Dissident Group's Threat Boosts Stake
November 27, 2000
A closed-end fund shareholder group that had stalled Aberdeen Asset Management's acquisition of EquitiLink Group, has worked out a deal that will double its stake in the First Australia Fund, clearing the way for the deal to proceed as planned.
Aberdeen Asset Management of London agreed to acquire Equitilink Group of Sydney, Australia in late October for $80 million. The deal required the First Australia Fund to seek shareholder approval for a new advisory agreement between it and Equitilink Group.
Mira L.P., a general partner of Zurich Capital Management, both New York-based units of Zurich Financial Services Group of Zurich, Switzerland, filed a counter-proxy Nov. 12 with the Securities and Exchange Commission. The counter-proxy asked shareholders to vote against the new advisory agreement because the fund persistently traded at a discount. By voting against the new advisory agreement, Mira hoped it would persuade the fund's directors to take measures to reduce the discount, according to the proxy filing.
But Mira withdrew its counter-proxy Nov. 16, announcing it had reached an agreement with Equitilink to purchase 2,742,461 shares of the fund, increasing its stake from 15.79 percent to 31.8 percent.
"As part of the agreement, Mira has agreed to vote all the Fund shares it currently owns in favor of the proposal of the Fund's Board of Directors ... for the approval of a new management agreement and new investment advisory agreement for the Fund," the proxy said. "Mira has also agreed not to solicit proxies in opposition to the proposal or, prior to the stock sale, to attempt to influence Fund management or policies or to take or support any action opposing the proposal." Calls to both Mira L.P. and Equitilink were not returned.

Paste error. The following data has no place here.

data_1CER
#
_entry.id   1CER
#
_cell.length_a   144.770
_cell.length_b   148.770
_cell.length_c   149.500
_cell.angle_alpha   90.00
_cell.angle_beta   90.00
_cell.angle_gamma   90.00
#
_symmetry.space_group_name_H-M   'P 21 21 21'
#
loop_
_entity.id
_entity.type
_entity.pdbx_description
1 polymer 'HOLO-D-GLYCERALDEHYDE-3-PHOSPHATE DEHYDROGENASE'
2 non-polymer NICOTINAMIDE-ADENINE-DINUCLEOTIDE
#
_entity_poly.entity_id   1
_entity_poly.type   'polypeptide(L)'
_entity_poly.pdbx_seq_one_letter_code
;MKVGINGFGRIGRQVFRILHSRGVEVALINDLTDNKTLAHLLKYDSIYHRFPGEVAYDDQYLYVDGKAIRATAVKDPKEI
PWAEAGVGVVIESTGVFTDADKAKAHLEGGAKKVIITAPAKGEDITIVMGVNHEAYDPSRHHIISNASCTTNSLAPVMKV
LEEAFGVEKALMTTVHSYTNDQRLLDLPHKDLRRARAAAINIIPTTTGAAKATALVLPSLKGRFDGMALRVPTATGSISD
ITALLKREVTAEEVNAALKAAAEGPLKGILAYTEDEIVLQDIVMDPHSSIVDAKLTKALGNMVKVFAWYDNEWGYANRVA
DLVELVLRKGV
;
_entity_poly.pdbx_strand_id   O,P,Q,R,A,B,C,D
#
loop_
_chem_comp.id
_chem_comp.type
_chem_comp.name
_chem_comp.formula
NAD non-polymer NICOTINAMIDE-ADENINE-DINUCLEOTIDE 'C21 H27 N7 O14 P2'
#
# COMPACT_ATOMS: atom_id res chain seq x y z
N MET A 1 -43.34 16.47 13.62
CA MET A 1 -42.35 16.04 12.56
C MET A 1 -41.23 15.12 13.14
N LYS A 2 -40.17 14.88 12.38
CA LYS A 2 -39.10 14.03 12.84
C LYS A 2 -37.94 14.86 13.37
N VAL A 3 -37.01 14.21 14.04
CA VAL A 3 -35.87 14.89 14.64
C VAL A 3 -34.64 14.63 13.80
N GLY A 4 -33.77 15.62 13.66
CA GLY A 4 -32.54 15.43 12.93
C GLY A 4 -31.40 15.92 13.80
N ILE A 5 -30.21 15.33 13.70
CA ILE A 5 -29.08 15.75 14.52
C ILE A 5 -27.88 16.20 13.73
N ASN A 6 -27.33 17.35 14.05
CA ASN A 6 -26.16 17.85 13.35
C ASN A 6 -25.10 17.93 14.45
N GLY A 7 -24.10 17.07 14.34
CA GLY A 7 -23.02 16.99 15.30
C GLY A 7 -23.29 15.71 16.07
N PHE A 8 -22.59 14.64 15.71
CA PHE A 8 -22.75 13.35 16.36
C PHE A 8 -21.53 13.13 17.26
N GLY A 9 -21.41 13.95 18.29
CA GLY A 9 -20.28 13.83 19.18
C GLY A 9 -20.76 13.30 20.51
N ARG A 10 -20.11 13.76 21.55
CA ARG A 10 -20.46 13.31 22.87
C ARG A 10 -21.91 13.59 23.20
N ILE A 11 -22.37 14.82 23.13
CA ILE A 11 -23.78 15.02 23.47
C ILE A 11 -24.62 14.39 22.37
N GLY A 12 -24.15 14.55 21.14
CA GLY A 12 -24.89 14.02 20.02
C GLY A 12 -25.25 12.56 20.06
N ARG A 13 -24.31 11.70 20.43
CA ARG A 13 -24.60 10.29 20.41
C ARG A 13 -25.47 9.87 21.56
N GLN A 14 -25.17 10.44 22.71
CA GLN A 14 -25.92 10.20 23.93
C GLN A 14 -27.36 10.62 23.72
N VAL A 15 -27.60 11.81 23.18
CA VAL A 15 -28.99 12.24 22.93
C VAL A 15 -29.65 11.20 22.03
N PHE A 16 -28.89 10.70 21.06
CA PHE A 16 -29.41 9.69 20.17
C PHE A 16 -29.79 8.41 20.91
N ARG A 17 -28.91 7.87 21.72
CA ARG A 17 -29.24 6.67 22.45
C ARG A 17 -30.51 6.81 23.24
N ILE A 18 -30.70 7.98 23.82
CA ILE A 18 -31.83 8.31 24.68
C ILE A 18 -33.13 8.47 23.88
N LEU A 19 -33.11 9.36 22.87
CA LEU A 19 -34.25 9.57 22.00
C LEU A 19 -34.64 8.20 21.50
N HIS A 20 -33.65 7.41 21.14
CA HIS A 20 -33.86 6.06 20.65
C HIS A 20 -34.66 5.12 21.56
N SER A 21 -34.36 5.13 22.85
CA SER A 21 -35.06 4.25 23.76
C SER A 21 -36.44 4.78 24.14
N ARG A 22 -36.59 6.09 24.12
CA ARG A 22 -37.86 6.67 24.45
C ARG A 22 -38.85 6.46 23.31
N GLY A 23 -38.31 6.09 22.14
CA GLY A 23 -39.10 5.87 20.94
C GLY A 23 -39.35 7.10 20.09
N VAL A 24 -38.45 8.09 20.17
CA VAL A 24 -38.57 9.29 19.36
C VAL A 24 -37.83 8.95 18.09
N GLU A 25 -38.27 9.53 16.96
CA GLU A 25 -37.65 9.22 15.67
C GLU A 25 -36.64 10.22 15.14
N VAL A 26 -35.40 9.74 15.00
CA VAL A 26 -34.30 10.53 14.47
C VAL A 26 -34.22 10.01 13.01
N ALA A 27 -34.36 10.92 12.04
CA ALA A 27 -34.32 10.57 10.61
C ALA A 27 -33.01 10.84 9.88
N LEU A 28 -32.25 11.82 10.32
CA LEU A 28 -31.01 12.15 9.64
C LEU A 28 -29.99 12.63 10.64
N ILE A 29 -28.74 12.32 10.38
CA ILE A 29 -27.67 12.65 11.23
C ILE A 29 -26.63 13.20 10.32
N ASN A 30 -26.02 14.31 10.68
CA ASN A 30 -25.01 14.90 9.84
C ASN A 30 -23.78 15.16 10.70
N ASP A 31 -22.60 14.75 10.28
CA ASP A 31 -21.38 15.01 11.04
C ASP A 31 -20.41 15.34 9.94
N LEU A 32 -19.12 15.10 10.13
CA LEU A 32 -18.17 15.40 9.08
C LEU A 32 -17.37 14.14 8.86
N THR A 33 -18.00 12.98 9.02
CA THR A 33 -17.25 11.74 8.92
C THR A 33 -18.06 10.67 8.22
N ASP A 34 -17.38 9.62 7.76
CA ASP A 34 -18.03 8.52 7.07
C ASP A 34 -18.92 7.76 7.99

By filing the counter proxy, Mira effectively stalled Equitilink's sale to Aberdeen, according to Thomas J. Herzfeld, chairman and president of Thomas J. Herzfeld, a registered investment advisory firm in Miami. Herzfeld tracks closed-end funds and is a consultant to closed-end fund advisers.
Before the acquisition could be approved, the new management agreement had to be approved by shareholders of the First Australia Fund, he said.
"To get the deal done, they had to clean up the loose ends," Herzfeld said.
"And to deliver the funds, they had to get rid of the dissident."
It appears Mira may have forced the Equitilink Group to sell it the additional shares in exchange for its compliance and approval of the sale, Herzfeld said.
"Maybe Mira figured if they can buy a chunk of stock, they could make another proposal later and be in a good position strategically," he said.
Whatever its intent may have been, Mira increased its stake in the fund by leveraging the deal between the two groups, Herzfeld said.
"The rules and regulations governing closed-end funds favor management except in the rare times when a management agreement is sold because ... it requires a super-majority [of votes] to approve it," Herzfeld said. This is the first time he has seen such a strategy used, he said.
It also appears the EquitiLink Group may have been forced to approve a deal that required the First Australia Fund to lose a significant amount of money, Herzfeld said. Over the past year or so, the EquitiLink Group has bought out shareholders that held a significant stake in the First Australia Fund, he said. In March 1999, EquitiLink purchased roughly the same number of shares of the First Australia Fund that it recently sold to Mira. It purchased the shares from two of the largest shareholders in the fund - the Tattersall Advisory Group of Richmond, Va., and the President & Fellows of Harvard College. EquitiLink purchased the shares from Tattersall for an average $8.57 a share and from Harvard for an average $8.56 a share, he said.
Shares of the First Australia Fund were trading at $5.88 per share as of Nov. 17, according to Morningstar of Chicago. The fund was trading at a 16.44 percent discount to net asset value and had $161.7 million in assets under management as of Nov. 10.
EquitiLink may have decided that it was worth losing money in the First Australia Fund in order to get the $80 million deal completed, Herzfeld said.
Although EquitiLink may have lost money on its deal with Mira, its acquisition by Aberdeen will ultimately benefit the First Australia Fund's shareholders, said Brian Smith, executive director of the Closed-End Fund Association of Kansas City, Mo.
"I think this is a good thing for shareholders," he said. "Anytime an adviser is acquired, it's good in all aspects. This is a healthy thing in a free market system and ultimately is reflected in the fund management."